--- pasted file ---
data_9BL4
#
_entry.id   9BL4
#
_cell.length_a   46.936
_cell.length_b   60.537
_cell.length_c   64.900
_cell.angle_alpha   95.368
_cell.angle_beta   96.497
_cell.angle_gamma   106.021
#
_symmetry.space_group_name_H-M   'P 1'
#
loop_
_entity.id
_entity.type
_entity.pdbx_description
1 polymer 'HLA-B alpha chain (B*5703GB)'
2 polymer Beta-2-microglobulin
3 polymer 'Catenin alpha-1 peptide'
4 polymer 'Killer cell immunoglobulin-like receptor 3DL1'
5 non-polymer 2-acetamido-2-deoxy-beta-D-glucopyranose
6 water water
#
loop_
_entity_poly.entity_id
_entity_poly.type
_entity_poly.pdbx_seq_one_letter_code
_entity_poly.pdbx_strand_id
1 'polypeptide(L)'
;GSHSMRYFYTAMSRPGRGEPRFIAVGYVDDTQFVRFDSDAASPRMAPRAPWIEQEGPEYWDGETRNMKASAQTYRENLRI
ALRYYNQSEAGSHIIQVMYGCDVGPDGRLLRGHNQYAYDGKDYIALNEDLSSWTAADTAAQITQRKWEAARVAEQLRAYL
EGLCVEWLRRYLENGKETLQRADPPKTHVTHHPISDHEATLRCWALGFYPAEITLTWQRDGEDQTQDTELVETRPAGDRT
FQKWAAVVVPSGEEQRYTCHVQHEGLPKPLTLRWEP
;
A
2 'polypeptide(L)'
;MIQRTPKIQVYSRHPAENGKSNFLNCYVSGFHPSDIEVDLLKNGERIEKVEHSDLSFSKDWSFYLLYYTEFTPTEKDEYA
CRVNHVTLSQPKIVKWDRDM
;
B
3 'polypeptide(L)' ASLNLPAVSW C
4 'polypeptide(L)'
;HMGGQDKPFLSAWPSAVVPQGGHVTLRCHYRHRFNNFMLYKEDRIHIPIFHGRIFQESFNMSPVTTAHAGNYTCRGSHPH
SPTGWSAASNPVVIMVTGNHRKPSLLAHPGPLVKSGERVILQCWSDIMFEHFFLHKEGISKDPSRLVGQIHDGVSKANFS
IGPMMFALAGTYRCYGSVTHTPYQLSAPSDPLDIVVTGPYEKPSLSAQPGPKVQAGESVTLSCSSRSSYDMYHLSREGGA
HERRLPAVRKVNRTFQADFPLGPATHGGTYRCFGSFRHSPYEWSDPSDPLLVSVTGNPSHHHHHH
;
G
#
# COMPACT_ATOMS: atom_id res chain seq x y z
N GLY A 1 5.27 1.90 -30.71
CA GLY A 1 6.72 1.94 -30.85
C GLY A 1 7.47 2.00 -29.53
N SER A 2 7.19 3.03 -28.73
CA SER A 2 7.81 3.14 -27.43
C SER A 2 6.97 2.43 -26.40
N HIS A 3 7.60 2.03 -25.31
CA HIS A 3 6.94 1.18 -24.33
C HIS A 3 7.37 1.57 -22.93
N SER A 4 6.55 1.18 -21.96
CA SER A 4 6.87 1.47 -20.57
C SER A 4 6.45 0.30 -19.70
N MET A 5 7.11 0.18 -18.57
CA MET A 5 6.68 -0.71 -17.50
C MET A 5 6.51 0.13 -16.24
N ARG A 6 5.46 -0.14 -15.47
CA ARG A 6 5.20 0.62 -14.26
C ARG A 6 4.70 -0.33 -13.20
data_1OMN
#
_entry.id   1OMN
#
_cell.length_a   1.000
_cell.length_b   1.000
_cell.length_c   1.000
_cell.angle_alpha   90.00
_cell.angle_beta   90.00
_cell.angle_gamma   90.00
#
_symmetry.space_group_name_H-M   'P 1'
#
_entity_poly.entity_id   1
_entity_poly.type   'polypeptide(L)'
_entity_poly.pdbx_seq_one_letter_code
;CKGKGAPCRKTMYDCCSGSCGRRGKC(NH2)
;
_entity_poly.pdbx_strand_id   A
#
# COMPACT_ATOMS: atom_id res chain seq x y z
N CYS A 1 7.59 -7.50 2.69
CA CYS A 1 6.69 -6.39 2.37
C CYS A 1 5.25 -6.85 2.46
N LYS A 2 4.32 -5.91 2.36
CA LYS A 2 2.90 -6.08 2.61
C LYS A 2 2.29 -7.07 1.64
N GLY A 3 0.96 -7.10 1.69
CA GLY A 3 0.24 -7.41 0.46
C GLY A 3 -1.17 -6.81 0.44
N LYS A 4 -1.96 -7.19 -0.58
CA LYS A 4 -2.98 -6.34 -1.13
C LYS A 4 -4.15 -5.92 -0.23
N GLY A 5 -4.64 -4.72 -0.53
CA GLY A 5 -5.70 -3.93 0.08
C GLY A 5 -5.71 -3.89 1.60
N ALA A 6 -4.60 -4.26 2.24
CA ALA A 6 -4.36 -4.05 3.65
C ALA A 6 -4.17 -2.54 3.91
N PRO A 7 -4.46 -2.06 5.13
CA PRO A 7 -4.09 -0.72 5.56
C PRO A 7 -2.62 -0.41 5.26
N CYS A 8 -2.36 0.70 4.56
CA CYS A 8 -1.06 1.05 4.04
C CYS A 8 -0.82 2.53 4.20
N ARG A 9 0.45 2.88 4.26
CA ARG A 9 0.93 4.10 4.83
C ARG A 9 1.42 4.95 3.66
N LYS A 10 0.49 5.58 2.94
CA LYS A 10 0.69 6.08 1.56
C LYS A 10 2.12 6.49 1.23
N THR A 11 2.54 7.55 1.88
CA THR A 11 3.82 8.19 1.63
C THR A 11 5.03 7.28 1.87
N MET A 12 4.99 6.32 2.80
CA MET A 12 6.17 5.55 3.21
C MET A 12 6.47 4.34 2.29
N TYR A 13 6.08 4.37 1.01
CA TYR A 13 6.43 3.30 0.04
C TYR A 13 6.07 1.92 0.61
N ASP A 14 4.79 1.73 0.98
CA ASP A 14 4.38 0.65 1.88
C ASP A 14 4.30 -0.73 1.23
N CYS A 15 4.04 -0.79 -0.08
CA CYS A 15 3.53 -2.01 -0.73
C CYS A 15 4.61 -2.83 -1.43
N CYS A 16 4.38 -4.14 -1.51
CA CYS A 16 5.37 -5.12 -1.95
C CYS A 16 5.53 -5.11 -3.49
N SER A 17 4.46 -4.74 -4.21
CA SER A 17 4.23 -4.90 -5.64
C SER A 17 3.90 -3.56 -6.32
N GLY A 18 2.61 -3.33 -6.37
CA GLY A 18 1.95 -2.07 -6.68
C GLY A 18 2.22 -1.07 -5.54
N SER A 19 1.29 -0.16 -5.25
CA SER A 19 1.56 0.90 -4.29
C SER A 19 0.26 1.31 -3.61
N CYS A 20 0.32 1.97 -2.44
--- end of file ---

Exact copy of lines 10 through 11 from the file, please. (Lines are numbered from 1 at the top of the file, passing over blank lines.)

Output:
_cell.angle_gamma   106.021
#